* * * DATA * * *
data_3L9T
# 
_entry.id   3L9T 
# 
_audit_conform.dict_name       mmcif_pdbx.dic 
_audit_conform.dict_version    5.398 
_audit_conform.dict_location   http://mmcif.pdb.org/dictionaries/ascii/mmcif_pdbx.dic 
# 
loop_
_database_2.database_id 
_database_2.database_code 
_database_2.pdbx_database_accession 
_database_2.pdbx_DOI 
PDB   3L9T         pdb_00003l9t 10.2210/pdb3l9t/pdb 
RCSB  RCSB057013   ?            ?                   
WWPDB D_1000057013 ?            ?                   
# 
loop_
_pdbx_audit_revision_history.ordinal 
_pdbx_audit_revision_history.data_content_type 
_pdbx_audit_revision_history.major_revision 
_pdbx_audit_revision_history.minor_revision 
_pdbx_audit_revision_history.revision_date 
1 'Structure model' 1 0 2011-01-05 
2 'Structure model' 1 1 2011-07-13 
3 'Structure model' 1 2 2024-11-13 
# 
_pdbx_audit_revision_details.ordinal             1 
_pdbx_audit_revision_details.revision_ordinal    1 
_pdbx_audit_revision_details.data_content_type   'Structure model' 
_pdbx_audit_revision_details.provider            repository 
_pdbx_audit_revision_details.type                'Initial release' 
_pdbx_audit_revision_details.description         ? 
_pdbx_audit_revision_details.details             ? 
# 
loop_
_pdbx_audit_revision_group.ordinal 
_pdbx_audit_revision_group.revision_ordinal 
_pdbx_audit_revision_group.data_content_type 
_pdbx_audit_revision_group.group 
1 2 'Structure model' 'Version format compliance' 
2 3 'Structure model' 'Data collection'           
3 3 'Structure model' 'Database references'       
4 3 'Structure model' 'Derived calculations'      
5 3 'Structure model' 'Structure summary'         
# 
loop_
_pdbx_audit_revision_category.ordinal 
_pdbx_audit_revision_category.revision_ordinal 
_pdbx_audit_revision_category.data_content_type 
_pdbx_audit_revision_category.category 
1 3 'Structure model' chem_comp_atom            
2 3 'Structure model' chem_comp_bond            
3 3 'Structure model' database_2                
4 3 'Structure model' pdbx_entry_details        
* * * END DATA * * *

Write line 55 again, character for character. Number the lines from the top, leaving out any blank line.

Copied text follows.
4 3 'Structure model' pdbx_entry_details        